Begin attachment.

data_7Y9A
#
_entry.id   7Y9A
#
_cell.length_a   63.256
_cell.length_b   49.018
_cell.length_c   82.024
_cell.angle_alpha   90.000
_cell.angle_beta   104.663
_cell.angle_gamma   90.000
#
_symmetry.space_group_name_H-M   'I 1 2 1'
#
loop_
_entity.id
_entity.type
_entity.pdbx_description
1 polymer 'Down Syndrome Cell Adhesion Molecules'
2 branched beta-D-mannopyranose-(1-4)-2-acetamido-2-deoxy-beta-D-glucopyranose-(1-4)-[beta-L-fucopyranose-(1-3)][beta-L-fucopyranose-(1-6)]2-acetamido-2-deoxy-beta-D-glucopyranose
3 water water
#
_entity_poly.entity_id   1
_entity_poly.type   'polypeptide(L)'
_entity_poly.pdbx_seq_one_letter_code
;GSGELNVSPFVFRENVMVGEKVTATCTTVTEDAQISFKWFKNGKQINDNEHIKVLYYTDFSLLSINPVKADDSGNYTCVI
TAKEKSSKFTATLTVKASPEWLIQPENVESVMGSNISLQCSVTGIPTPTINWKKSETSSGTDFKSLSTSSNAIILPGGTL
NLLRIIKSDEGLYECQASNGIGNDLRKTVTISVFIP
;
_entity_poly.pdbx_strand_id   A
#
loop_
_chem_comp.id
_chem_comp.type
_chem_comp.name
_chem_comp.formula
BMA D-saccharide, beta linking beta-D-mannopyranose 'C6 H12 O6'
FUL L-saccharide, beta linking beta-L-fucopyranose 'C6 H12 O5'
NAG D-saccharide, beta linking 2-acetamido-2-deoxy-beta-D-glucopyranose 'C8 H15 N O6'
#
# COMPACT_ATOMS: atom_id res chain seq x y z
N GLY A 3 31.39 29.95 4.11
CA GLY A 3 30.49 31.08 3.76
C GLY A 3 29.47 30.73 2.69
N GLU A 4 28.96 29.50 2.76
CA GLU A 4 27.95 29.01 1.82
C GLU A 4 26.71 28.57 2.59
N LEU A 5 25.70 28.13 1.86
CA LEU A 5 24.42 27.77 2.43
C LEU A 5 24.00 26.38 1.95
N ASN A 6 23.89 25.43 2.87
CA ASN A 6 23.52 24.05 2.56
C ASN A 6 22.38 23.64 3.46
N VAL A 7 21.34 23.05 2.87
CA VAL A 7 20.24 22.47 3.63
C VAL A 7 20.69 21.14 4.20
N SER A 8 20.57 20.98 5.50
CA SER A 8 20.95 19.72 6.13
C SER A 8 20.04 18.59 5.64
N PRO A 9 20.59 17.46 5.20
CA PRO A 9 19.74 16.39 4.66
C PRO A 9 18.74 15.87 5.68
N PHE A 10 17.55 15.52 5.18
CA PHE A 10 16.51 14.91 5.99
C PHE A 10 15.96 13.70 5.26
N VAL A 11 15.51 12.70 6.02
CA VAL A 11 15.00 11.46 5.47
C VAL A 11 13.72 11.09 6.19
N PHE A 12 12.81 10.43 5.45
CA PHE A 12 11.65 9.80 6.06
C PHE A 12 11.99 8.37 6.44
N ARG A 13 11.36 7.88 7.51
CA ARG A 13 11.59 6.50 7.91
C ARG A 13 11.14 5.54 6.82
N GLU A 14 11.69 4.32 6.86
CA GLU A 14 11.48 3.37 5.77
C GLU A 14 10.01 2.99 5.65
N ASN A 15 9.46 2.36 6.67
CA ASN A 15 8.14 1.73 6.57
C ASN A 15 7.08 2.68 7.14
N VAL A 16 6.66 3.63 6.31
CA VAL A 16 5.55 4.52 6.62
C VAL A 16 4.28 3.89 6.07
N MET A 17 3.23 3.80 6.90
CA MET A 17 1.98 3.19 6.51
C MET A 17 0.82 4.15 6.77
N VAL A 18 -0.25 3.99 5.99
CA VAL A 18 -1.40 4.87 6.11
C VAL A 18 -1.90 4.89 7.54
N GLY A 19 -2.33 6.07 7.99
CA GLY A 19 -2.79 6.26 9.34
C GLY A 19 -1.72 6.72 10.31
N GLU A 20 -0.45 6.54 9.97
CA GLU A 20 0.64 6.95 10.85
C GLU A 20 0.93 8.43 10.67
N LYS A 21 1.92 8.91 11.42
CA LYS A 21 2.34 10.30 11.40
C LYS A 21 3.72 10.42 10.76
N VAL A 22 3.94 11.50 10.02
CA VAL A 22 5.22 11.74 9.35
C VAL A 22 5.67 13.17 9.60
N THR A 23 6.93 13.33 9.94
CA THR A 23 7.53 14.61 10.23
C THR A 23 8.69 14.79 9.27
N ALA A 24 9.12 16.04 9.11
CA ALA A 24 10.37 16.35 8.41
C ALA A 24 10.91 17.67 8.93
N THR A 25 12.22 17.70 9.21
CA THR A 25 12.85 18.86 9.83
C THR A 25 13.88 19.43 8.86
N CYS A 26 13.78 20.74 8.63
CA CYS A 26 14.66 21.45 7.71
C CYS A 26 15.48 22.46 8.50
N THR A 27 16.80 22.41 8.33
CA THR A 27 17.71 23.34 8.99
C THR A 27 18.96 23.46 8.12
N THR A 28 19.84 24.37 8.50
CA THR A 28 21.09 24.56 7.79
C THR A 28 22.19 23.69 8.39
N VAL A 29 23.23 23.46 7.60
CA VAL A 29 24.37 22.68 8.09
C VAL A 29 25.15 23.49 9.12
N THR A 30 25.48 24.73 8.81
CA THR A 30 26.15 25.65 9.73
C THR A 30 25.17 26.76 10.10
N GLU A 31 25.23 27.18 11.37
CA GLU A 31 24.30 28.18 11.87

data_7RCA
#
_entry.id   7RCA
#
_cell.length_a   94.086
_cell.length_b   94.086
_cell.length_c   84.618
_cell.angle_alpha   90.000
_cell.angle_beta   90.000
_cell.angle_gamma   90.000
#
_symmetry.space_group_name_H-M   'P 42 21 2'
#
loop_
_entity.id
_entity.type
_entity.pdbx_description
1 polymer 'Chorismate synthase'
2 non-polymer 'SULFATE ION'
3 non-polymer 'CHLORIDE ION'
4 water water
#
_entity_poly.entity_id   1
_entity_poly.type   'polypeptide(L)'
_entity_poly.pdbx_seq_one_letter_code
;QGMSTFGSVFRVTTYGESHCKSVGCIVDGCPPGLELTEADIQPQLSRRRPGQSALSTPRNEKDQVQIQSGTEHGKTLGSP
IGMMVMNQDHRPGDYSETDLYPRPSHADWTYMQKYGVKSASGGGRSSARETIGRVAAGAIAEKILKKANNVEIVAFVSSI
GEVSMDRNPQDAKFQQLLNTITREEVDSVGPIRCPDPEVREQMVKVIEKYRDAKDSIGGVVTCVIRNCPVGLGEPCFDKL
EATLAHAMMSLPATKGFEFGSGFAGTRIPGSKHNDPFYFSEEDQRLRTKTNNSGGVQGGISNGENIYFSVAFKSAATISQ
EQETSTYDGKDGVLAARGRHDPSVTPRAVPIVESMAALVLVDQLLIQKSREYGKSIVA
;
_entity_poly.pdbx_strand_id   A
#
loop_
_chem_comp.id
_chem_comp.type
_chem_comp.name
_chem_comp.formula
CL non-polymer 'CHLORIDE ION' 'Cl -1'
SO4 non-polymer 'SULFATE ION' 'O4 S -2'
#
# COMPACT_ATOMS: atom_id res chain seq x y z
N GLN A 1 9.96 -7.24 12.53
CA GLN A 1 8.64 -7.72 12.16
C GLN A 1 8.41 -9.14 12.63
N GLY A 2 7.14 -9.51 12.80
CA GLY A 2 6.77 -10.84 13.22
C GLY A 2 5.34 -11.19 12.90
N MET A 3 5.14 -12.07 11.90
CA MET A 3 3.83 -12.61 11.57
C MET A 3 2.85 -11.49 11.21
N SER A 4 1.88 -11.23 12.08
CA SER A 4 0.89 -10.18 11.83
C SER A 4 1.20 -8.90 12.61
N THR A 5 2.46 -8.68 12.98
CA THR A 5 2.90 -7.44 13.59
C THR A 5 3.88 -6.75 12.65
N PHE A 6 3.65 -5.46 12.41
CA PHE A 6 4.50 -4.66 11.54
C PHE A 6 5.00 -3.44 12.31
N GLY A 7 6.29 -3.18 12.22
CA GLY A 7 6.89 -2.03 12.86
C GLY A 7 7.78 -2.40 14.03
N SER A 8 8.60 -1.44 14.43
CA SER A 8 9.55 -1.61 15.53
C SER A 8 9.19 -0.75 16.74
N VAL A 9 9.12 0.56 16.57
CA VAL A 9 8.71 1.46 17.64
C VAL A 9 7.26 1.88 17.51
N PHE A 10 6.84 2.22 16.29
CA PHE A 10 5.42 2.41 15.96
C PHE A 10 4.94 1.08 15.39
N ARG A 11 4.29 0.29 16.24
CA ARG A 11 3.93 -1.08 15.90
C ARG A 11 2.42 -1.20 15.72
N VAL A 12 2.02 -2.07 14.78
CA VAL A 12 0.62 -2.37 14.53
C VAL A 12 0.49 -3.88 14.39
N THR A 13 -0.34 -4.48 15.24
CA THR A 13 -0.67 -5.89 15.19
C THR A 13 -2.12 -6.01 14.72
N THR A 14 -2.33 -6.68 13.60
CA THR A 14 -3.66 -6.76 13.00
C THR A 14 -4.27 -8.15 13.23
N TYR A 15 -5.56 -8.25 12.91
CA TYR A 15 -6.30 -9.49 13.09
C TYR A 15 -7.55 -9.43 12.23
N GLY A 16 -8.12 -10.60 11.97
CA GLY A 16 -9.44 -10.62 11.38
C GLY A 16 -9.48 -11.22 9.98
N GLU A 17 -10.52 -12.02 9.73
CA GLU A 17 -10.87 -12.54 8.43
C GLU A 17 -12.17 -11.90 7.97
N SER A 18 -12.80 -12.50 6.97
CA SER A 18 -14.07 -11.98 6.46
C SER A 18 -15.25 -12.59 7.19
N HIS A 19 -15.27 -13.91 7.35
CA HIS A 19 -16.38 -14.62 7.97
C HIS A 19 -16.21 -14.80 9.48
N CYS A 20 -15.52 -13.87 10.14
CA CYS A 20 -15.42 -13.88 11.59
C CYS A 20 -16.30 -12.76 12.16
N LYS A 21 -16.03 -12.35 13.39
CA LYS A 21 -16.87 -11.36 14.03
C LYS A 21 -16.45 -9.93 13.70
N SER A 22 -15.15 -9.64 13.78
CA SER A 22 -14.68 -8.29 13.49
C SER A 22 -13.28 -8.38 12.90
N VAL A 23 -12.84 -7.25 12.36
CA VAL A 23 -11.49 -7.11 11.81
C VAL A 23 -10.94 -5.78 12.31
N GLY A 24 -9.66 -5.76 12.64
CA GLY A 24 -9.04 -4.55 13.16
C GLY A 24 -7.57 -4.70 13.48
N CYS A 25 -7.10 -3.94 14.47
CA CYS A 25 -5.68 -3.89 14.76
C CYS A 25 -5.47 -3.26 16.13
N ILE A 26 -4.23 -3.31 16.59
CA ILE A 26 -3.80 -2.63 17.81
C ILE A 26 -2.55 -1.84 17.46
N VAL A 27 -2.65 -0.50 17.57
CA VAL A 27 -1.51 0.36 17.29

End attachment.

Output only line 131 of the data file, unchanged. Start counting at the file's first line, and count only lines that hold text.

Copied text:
_cell.length_a   94.086